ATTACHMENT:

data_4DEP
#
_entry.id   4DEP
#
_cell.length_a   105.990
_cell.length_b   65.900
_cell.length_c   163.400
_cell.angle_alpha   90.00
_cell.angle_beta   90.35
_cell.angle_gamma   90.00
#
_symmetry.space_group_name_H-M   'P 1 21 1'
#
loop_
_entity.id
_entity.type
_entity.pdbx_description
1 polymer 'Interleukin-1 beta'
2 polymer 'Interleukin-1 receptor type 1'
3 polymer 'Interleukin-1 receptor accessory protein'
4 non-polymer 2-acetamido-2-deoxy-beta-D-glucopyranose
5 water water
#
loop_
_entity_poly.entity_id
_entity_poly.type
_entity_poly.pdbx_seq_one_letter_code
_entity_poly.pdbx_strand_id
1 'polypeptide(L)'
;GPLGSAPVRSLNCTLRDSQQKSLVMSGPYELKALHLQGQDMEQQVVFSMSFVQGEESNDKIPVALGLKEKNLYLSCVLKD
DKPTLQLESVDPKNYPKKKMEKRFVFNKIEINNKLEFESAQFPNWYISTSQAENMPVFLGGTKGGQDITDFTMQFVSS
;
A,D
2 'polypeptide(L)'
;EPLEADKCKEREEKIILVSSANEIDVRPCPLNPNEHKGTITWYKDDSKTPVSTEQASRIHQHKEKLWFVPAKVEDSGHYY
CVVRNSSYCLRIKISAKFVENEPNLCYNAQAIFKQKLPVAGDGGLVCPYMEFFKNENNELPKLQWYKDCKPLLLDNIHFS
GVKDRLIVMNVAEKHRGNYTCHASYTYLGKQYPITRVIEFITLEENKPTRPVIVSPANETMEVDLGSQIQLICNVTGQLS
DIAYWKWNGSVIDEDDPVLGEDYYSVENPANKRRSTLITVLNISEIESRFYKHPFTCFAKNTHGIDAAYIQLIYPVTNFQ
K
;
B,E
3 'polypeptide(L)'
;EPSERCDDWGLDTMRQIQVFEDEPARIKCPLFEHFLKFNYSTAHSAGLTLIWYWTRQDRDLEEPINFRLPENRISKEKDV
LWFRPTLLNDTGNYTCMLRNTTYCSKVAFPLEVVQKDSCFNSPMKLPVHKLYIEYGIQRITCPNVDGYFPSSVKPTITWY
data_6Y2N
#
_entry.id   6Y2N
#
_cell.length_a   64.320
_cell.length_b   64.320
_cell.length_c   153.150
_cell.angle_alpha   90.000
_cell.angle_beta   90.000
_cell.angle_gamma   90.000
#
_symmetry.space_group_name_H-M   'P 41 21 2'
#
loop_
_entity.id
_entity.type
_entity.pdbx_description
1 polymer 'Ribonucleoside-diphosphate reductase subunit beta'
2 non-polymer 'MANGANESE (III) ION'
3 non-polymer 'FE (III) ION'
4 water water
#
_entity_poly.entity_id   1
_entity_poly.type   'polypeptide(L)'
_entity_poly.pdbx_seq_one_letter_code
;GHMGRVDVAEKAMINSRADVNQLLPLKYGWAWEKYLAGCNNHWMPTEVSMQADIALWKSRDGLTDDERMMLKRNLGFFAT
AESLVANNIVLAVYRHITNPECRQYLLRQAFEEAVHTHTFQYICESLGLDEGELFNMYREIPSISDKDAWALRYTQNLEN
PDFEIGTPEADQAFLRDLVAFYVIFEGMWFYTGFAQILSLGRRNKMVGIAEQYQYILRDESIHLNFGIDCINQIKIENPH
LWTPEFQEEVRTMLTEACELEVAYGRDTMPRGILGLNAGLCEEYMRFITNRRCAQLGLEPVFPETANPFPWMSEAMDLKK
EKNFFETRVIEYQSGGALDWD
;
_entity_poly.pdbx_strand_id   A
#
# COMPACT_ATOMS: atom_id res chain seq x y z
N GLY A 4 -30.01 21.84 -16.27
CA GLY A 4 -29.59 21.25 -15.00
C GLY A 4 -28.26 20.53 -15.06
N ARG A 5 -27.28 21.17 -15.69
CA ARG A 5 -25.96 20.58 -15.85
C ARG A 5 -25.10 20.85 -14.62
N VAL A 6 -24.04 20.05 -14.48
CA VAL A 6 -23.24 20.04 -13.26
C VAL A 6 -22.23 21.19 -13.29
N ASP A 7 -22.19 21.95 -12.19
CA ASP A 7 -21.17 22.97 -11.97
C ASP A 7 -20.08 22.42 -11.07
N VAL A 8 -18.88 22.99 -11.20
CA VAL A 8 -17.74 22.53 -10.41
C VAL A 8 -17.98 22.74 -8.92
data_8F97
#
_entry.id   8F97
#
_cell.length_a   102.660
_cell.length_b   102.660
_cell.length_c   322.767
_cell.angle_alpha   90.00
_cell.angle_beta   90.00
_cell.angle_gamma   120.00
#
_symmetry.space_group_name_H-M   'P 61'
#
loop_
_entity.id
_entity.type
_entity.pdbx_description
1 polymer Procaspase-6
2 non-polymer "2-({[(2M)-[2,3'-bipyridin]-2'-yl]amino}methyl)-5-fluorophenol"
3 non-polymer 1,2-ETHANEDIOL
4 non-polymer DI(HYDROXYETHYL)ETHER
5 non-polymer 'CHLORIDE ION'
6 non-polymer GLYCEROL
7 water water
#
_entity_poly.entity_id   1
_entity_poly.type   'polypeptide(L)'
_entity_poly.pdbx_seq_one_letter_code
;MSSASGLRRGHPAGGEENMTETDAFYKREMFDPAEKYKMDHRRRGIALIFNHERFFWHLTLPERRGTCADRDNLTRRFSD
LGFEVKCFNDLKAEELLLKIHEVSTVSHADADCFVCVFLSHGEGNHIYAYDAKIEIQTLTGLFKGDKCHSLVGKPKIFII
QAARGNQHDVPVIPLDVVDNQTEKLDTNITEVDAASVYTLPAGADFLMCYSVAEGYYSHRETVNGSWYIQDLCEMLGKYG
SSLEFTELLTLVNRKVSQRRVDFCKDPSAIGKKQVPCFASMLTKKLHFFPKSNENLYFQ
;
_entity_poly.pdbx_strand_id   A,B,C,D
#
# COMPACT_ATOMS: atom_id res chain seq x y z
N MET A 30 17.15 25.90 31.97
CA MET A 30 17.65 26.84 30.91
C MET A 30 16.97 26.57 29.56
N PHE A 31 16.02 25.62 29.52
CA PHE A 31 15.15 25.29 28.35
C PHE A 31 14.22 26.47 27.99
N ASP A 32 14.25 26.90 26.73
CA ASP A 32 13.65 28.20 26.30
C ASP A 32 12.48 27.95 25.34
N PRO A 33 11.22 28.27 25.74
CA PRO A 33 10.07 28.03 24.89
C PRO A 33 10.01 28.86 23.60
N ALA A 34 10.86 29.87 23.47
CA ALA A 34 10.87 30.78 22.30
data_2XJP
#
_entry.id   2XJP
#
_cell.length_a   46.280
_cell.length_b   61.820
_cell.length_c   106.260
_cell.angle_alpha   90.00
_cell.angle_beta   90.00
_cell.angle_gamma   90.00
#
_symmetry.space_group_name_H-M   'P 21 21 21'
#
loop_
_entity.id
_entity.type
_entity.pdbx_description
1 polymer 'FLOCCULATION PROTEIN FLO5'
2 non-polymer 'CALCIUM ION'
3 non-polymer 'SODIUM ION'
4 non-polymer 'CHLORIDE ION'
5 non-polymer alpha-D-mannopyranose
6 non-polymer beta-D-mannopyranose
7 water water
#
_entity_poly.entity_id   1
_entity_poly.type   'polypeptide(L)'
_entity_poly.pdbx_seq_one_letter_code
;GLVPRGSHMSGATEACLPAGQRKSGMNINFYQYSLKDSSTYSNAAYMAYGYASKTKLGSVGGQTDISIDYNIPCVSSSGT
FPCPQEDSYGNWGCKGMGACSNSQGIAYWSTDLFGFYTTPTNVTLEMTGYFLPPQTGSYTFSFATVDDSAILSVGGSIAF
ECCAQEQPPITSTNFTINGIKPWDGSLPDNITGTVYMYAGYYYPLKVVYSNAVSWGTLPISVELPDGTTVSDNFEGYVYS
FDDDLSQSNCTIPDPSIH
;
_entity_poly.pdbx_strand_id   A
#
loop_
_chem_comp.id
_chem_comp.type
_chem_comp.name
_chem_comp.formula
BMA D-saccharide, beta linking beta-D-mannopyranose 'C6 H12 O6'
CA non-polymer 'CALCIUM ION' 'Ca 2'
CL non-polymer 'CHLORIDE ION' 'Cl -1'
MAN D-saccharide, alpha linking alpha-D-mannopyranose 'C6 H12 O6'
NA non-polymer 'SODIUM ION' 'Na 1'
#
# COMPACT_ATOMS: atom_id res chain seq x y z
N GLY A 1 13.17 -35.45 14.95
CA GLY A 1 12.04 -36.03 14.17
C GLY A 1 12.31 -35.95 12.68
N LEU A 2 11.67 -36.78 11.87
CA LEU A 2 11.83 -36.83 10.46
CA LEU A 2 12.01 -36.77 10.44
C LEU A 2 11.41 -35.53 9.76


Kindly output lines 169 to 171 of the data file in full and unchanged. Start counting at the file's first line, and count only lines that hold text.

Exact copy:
_entity_poly.entity_id   1
_entity_poly.type   'polypeptide(L)'
_entity_poly.pdbx_seq_one_letter_code